The weight doesn't matter, air resistance can be assumed not to matterin this case, due to the proximity, it pretty much doesn't. Draw your free body diagram for the point of impact/launch. The velocity at that point is 10 m/sec at 35 degrees (angle measured from ground up to trajectory I assume). You can figure X and Y component velocities using cos and sin respectively. Now you can construct your equations of motion. Because you are neglecting wind resistance, your football will experience no acceleration in the X direction (until it hits something anyway!). So that equation is simple, Dx=Vx*t or however you want to annotate it. Your Y value, height, is the one that will experience accelerationdue to gravity. Choose the sign of your Yaxis (decide whether height is positive or negative). Now formulate your equation of motion in the Y direction, which will have to include the initial Y velocity,initial Y position, the Y acceleration, and time. This is simple kinematics. Now you have an equation of motion in the X direction, and you can figure out how much time it takes for the ball to arrive at the X position of the target. You have an equation of motion in the Y direction, so you can use the TIME to figure out the Y position of the ball when it reaches the X position of the target. If the Y position of the ball is equal to the height of the target at the X position of the target, it hits. Otherwise, it misses. For discussion, you can mention that you dont' seem to have been given the physical dimensions of the target and the ball, which means you're treating them as point objects or point positions. Realistically, for any finite target size there is a range of Y values where the ball would hit the target. I always brought this up on problems, and it always irritated the hell out of my professor...though he saw my point. :) Jim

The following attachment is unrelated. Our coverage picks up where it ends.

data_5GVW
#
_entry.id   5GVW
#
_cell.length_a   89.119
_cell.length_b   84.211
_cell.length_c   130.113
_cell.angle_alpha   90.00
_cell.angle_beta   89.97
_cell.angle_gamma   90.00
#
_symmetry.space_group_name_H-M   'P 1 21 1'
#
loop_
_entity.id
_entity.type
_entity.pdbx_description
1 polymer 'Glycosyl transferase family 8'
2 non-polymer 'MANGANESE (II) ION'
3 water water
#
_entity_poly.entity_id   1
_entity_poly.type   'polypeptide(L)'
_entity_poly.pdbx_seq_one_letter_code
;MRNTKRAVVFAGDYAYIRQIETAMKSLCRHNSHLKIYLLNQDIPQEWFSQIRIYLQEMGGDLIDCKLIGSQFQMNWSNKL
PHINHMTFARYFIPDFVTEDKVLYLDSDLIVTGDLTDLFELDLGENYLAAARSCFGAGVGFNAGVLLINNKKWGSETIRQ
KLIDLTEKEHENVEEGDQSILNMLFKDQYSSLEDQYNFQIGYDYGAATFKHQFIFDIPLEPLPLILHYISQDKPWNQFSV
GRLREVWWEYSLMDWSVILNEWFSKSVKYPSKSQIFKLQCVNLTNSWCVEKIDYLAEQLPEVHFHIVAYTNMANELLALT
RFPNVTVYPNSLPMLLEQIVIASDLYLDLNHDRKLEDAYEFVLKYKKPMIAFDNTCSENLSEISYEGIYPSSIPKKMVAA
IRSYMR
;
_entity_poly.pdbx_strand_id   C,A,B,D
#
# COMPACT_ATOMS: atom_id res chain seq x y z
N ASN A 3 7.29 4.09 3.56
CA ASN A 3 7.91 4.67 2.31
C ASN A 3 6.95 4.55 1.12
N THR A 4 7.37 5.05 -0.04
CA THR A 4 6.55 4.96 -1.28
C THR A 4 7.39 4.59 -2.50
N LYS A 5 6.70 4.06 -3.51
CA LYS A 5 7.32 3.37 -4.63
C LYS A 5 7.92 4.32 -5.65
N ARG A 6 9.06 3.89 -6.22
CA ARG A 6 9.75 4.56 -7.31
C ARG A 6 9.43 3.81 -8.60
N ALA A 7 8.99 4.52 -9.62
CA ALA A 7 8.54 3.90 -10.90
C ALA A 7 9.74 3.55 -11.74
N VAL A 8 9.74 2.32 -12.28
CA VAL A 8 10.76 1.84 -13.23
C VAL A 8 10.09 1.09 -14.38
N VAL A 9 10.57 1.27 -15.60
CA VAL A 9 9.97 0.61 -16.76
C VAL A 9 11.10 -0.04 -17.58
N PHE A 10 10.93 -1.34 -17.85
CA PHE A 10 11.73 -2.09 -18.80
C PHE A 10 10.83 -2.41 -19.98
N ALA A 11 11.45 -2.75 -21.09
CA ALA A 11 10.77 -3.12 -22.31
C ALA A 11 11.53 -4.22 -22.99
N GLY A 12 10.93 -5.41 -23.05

*Jumped the gun and made an asshole comment.*
Post edited. 

"A large income is the best recipe for happiness I ever heard of."
J. Austin 
[Ray Finkle]
LACES UP! [/Ray Finkle] 


Oh, for cryin' out loud. 

If muslims are serious about their claims that the terrorists among them represent a minority aberration, then LET THEM CLEAN HOUSE.
Our tax dollars are funding the criminal lifestyle through the welfare system. 
(Original edited, so I'll wipe the quote, and then there's no need for my response. )



Edited my post out. Jumped the gun and acted like a douchebag. My apologies Sparsky.


"A large income is the best recipe for happiness I ever heard of."
J. Austin 
I can understand the comment. We already have all the answers, we're just tring to figure out how to get those answers. I have only taken high school physics. My wife is the one in college, I'm tring to help her out with aid from my brothers on arfcom. the questions i didn't post were. What's the time at the point at which the ball is directly at ann's brother. we have formula w/ time of .50sec Where is the ball at Ann's bro (above/below/hit) Above w/ .13m clearance how long does it take for the ball to reach it's peak and total time for trip? time .59sec total time 1.18sec Total length traveled by ball 4.83m Now I'm just tring to help her/me understand how they got all of this with all these lettered formulas. That and how would we get these answers with out all the answers given. Edited to add: No worries mate.... it happens to the best of us.